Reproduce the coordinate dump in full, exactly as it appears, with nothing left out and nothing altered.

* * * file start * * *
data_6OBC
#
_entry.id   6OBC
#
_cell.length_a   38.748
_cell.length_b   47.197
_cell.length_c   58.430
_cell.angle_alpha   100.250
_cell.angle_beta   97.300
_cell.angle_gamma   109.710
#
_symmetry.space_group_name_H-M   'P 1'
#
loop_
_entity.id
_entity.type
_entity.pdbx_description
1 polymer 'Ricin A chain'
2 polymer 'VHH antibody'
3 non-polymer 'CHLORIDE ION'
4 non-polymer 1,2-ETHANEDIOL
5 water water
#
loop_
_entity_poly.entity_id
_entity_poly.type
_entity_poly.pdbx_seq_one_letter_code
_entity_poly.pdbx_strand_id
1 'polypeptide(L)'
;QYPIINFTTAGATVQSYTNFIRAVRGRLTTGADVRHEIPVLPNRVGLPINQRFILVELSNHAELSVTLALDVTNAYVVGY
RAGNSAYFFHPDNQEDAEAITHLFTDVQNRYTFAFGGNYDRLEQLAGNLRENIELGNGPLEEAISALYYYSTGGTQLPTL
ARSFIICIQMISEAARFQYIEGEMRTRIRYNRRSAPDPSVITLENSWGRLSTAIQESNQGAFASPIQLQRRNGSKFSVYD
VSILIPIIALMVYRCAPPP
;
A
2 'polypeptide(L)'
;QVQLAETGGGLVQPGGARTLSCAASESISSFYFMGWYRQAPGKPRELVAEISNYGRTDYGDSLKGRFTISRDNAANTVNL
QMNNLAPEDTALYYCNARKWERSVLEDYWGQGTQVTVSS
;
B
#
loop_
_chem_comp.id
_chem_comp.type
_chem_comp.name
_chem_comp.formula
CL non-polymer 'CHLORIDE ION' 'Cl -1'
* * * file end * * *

data_6OBC
#
_entry.id   6OBC
#
_cell.length_a   38.748
_cell.length_b   47.197
_cell.length_c   58.430
_cell.angle_alpha   100.250
_cell.angle_beta   97.300
_cell.angle_gamma   109.710
#
_symmetry.space_group_name_H-M   'P 1'
#
loop_
_entity.id
_entity.type
_entity.pdbx_description
1 polymer 'Ricin A chain'
2 polymer 'VHH antibody'
3 non-polymer 'CHLORIDE ION'
4 non-polymer 1,2-ETHANEDIOL
5 water water
#
loop_
_entity_poly.entity_id
_entity_poly.type
_entity_poly.pdbx_seq_one_letter_code
_entity_poly.pdbx_strand_id
1 'polypeptide(L)'
;QYPIINFTTAGATVQSYTNFIRAVRGRLTTGADVRHEIPVLPNRVGLPINQRFILVELSNHAELSVTLALDVTNAYVVGY
RAGNSAYFFHPDNQEDAEAITHLFTDVQNRYTFAFGGNYDRLEQLAGNLRENIELGNGPLEEAISALYYYSTGGTQLPTL
ARSFIICIQMISEAARFQYIEGEMRTRIRYNRRSAPDPSVITLENSWGRLSTAIQESNQGAFASPIQLQRRNGSKFSVYD
VSILIPIIALMVYRCAPPP
;
A
2 'polypeptide(L)'
;QVQLAETGGGLVQPGGARTLSCAASESISSFYFMGWYRQAPGKPRELVAEISNYGRTDYGDSLKGRFTISRDNAANTVNL
QMNNLAPEDTALYYCNARKWERSVLEDYWGQGTQVTVSS
;
B
#
loop_
_chem_comp.id
_chem_comp.type
_chem_comp.name
_chem_comp.formula
CL non-polymer 'CHLORIDE ION' 'Cl -1'